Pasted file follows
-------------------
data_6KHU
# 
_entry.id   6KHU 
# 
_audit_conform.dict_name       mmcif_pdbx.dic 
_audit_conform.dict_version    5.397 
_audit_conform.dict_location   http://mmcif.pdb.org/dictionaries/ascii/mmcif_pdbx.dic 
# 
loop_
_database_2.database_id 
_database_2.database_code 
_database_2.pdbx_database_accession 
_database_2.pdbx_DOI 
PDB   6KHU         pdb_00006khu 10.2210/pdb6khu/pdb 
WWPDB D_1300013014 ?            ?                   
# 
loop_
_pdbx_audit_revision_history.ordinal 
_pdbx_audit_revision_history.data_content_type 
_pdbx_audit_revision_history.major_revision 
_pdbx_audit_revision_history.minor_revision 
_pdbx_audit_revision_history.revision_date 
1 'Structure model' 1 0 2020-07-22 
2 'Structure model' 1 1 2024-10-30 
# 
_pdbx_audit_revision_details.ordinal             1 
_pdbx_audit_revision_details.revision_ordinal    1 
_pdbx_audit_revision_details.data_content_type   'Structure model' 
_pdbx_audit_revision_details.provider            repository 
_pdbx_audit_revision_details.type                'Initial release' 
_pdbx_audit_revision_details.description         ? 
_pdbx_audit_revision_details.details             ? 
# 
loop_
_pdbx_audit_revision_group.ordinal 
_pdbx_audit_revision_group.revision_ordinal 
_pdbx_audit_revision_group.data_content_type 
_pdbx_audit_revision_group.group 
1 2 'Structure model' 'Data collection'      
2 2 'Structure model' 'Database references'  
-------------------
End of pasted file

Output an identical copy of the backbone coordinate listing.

data_6KHU
# 
_entry.id   6KHU 
# 
_audit_conform.dict_name       mmcif_pdbx.dic 
_audit_conform.dict_version    5.397 
_audit_conform.dict_location   http://mmcif.pdb.org/dictionaries/ascii/mmcif_pdbx.dic 
# 
loop_
_database_2.database_id 
_database_2.database_code 
_database_2.pdbx_database_accession 
_database_2.pdbx_DOI 
PDB   6KHU         pdb_00006khu 10.2210/pdb6khu/pdb 
WWPDB D_1300013014 ?            ?                   
# 
loop_
_pdbx_audit_revision_history.ordinal 
_pdbx_audit_revision_history.data_content_type 
_pdbx_audit_revision_history.major_revision 
_pdbx_audit_revision_history.minor_revision 
_pdbx_audit_revision_history.revision_date 
1 'Structure model' 1 0 2020-07-22 
2 'Structure model' 1 1 2024-10-30 
# 
_pdbx_audit_revision_details.ordinal             1 
_pdbx_audit_revision_details.revision_ordinal    1 
_pdbx_audit_revision_details.data_content_type   'Structure model' 
_pdbx_audit_revision_details.provider            repository 
_pdbx_audit_revision_details.type                'Initial release' 
_pdbx_audit_revision_details.description         ? 
_pdbx_audit_revision_details.details             ? 
# 
loop_
_pdbx_audit_revision_group.ordinal 
_pdbx_audit_revision_group.revision_ordinal 
_pdbx_audit_revision_group.data_content_type 
_pdbx_audit_revision_group.group 
1 2 'Structure model' 'Data collection'      
2 2 'Structure model' 'Database references'  